Kansas City Chiefs kicker Harrison Butker talks abortion, fatherhood and a trans activist's funeral

Unsplash/James Coleman
Unsplash/James Coleman
Putting faith at the forefront of the family 

When asked to identify some "simple ways" he lived his faith around his wife and children, the former Georgia Tech standout described how he has been changing habits to become the "best father" and "best husband" possible.

"You're at the facilities, you're working out, you're locked in on football. When you come home, you want to relax, you want to pull out your phone, look on social media, YouTube, whatever it may be," he explained. 

"I've started to put my phone away" and instead "spending time with my wife, spending time with my children." He said he prays the rosary with his family in the evening: "It's amazing. Children, they have great memories, they're able to learn the prayers in English and Latin."

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"It's lent, so we've been doing the Stations of the Cross, and they're memorizing everything. It's been very edifying to see that they are learning from me," he added.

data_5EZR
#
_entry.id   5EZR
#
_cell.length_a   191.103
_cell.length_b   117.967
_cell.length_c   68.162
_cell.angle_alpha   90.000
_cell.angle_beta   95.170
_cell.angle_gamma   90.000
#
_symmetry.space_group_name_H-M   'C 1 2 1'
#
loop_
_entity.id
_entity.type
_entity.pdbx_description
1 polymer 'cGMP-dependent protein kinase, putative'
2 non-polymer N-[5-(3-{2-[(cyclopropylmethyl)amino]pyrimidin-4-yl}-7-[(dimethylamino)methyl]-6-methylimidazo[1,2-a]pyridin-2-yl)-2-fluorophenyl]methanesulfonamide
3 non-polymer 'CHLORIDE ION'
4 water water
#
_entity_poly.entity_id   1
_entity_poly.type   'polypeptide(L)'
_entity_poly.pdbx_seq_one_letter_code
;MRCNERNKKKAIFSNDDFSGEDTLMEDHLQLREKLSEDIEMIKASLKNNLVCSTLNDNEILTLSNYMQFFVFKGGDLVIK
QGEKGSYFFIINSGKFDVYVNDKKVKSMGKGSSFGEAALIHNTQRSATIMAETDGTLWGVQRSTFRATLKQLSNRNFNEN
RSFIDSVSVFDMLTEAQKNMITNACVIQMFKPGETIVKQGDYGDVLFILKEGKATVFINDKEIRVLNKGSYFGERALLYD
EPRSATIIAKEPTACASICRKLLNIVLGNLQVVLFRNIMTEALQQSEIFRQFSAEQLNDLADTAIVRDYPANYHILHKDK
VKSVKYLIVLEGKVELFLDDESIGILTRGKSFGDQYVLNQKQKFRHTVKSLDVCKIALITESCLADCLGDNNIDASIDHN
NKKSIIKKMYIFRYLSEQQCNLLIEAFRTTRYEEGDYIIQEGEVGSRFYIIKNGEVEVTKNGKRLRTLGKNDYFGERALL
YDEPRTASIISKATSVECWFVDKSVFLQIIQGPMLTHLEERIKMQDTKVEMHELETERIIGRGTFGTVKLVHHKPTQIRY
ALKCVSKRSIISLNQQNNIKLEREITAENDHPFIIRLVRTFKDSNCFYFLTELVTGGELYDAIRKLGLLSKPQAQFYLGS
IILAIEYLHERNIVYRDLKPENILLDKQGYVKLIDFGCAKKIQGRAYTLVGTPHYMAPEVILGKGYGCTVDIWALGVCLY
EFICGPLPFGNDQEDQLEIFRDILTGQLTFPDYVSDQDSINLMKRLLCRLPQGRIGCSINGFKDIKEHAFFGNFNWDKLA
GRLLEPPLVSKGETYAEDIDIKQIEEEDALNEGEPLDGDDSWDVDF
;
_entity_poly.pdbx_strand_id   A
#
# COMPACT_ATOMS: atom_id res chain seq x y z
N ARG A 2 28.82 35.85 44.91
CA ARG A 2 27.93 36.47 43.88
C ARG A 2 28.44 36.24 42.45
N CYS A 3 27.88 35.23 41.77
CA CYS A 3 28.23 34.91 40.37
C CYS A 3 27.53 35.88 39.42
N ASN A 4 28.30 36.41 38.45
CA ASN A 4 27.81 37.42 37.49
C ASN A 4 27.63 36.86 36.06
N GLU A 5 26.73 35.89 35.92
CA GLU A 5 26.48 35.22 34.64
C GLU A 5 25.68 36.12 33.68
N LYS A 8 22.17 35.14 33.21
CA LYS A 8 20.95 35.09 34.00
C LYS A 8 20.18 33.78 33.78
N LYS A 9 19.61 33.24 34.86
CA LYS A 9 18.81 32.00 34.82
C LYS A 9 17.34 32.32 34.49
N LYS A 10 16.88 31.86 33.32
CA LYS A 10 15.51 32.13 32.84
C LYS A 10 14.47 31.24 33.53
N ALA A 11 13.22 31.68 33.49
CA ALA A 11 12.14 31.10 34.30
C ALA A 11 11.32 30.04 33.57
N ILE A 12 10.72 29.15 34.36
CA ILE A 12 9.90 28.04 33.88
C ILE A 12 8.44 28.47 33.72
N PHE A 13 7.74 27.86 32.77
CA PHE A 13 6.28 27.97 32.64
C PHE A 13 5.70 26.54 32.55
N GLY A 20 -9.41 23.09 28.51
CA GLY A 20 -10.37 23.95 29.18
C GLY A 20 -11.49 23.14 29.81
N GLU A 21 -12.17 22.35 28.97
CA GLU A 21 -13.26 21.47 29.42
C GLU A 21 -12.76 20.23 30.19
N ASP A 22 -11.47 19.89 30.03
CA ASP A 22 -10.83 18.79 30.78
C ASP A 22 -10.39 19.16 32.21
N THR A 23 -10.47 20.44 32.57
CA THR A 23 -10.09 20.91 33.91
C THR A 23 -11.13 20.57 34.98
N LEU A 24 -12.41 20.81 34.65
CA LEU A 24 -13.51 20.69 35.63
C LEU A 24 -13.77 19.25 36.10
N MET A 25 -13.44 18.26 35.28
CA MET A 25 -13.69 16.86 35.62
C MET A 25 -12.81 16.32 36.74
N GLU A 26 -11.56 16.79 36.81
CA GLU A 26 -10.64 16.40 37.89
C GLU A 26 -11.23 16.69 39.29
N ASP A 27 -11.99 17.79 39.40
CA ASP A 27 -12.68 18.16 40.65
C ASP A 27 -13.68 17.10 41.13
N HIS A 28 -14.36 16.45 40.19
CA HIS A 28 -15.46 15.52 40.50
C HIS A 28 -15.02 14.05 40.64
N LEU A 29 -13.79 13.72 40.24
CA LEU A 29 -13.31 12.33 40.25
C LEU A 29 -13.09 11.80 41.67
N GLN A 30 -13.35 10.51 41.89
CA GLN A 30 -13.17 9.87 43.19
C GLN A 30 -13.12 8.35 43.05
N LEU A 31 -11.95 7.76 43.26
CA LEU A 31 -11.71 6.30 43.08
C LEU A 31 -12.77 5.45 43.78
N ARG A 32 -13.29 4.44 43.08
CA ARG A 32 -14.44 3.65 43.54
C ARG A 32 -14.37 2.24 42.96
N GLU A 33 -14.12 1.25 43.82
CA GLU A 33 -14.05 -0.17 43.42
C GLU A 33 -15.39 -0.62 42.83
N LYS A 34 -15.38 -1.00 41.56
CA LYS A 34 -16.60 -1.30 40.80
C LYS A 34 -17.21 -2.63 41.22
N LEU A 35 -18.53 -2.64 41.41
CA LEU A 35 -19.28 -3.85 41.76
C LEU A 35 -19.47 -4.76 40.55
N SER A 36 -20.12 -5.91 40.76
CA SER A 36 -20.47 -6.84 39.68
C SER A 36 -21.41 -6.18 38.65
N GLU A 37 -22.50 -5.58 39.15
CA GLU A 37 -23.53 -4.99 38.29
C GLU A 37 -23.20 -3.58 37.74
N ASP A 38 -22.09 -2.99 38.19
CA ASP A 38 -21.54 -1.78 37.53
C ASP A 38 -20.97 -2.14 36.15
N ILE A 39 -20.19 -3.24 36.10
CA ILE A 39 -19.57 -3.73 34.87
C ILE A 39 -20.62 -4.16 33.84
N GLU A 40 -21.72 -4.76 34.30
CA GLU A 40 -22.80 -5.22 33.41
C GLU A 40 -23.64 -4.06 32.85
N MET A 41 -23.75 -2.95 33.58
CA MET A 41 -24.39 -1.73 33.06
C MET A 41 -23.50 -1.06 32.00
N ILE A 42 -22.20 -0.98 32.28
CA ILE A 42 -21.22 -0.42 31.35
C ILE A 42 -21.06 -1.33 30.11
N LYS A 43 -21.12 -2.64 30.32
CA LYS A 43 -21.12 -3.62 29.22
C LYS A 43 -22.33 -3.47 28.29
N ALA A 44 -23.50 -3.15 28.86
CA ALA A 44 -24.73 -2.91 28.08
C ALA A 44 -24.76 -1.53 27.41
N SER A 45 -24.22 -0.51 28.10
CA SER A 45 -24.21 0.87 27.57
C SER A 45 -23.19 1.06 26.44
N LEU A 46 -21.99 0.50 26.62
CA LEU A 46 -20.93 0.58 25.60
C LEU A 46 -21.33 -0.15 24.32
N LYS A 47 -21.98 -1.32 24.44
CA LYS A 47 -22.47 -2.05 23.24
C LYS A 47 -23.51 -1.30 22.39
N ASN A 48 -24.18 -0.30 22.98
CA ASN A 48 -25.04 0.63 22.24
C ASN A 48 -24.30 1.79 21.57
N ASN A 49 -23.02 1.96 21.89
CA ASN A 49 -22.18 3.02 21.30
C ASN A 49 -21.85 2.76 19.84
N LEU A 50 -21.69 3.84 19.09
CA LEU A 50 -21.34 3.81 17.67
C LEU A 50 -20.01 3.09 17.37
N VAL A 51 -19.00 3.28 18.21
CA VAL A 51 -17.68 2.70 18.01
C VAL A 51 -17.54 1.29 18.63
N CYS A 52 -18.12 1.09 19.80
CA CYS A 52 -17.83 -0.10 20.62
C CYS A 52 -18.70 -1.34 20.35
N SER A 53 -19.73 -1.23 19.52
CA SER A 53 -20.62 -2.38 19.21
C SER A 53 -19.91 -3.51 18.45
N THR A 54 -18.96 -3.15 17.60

"It's been very beautiful for them to grow in devotion to the rosary. We try to make mass on Sundays a priority as much as possible." 

Butker lamented that his career sometimes makes it difficult for him to attend mass, especially during the football season, when most NFL games are played on Sunday. 

"If you have a 12 [p.m.] game … I get to the stadium three hours before, so 9 [a.m.]. I have to be at the stadium, so it's hard to go to mass, get changed and everything, and then make it to the stadium on time." 

"Now, what I've done is now for a 3 [p.m.] game or a night game, if it's home, I've been prioritizing actually going to the parish, going to mass together as a family, and I know that's tough for me. It's tough to wake up earlier than probably all my teammates are to put on a suit and tie, to get out the door and meet them at mass and then to be present for the hourlong liturgy and still be a father to them," he said.

"I can't miss out on those moments with my children, and I prioritized that this season and it's amazing that God allowed me to have the best season of my career."

He said that as their father, he needs to "set a good example."

"I can set a good example, or I can set a bad example," he said. 

Ryan Foley is a reporter for The Christian Post. He can be reached at:

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